The Degradation of Shelby Ann by Emma Cole

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The Degradation of Shelby Ann by Emma Cole

Book Info

The Degradation of Shelby Ann by Emma Cole
Series: Twisted Love #1
Rating: four-stars Book ratings explained
Genres: Dark Romance, Psychological Fiction, Romantic Suspense
Pages: 350
Published: 25/08/2021
Available on
Purchase at: Amazon | Amazon CA | Amazon UK | Amazon AU
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He was dark and handsome. Charming, older, and rich.

She was the young and pretty girl, infatuated with a suave man who didn't exist.

After leaving home and burning her bridges, Shelby Ann was cocooned in the gloss of high society— the devil in a suit at her side. But beyond acquiring the skill and poise to pull off being a trophy wife, she would discover that all was not as it seemed.

With the honeymoon over, the dirt and grime seeped through the loving facade to reveal the monsters that laid beneath. Dark and depraved, this series will twist in ways you won't see coming, revealing an anti-hero in disguise, dirty deeds in plain sight, and shocking secrets that will leave you cringing inside.

18+ for mature content. RH as the series progresses (this is a slow-build). Warning: dark content, graphic/explicit scenes, violence, death, abuse, gaslighting, drug use, dub/noncon, multiple gender pairings, relationship dynamics that may push your boundaries of what's right and wrong, plus some things I won't spoil yet, but aren't for anyone with reading restrictions.

If you like Gemma James, Anna Zaires, or Natalie Bennett, check out this dark, gothic, contemporary!

I’m finding Emma Cole’s novel the Degradation of Shelby Ann hard to review, most likely because I’m so conflicted about it. There were aspects that were brilliant, others that were emotionally hard to read and some that were even frustrating. Unfortunately, it all makes for a fragmented critique in this post.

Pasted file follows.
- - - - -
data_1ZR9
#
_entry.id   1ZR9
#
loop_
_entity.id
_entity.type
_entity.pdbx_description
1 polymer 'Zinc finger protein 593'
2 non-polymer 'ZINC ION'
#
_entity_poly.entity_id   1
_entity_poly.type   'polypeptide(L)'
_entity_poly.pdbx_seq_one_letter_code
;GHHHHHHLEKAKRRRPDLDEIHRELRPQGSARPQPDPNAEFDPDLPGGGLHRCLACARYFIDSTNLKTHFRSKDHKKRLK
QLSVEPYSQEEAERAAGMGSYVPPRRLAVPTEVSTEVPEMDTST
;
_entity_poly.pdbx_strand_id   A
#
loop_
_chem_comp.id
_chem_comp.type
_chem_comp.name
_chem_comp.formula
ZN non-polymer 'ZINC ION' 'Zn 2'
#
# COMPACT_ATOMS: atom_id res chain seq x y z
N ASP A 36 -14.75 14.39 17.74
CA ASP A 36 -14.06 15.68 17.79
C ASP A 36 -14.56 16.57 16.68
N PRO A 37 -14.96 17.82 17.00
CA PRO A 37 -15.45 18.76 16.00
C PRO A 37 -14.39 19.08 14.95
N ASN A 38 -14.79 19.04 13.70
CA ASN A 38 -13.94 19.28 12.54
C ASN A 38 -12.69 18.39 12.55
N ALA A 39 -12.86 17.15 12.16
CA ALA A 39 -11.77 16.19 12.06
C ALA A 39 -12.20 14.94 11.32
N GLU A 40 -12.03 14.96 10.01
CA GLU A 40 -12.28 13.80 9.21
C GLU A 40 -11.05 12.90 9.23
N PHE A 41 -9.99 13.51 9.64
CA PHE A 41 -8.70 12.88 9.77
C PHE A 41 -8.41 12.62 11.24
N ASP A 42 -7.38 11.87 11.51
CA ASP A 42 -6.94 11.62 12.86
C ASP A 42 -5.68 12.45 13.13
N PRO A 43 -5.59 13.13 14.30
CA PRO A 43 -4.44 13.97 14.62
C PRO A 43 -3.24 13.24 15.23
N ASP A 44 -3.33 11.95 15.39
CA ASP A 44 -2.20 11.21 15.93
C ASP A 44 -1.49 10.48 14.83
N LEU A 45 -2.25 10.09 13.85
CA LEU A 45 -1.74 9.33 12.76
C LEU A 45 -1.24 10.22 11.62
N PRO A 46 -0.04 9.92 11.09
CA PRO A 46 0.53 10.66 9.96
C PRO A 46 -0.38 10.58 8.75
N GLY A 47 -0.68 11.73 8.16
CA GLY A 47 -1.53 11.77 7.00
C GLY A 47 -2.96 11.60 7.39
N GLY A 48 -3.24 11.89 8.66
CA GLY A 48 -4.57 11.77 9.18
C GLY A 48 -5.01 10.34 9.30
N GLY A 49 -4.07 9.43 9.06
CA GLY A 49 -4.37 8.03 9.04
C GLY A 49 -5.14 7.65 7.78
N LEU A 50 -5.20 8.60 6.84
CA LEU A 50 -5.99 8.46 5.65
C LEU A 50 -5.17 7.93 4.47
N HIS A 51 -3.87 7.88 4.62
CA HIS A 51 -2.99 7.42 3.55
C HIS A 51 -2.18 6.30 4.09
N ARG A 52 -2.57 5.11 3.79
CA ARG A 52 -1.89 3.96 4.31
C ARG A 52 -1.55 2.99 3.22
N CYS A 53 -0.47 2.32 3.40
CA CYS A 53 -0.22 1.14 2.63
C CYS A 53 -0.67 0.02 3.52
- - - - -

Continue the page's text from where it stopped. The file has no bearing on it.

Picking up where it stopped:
In the earlier chapters, we hear a lot from Shelby Ann’s inner voices. One is a snarky and bullying voice; as a reader, I was never entirely clear whether this voice was an imaginary friend that Shelby had never grown out of (at one point she described it as ‘her crazy entity,’ or if she was starting to go off the rails like her mama. The second appeared to be more of a natural inner voice and could most often be heard arguing with the crazy entity. I must admit that I quite liked the crazy entity. She was Shelby’s voice of reason and white she was caustic and near-verbally abusive, she spoke more sense than Shelby ever did. If only Shelby Ann had listened to her from the start.

I was sure that the wedding would be off if I killed my chaperone in a fit of cabin fever/twat-induced rage, but some sacrifices were worth it.

I spent the first half of the book mentally screaming at Shelby Ann to get out while she still could. It was a fruitless endeavour; the prologue had already told me that she did not. In fact, knowing that there was no help for Shelby made reading this story all the more difficult. It wasn’t just the absence of hope that made me uncomfortable but my complete lack of empathy towards the character.

It was too late to put the crazy back in the box, and he couldn’t erase what he’d done.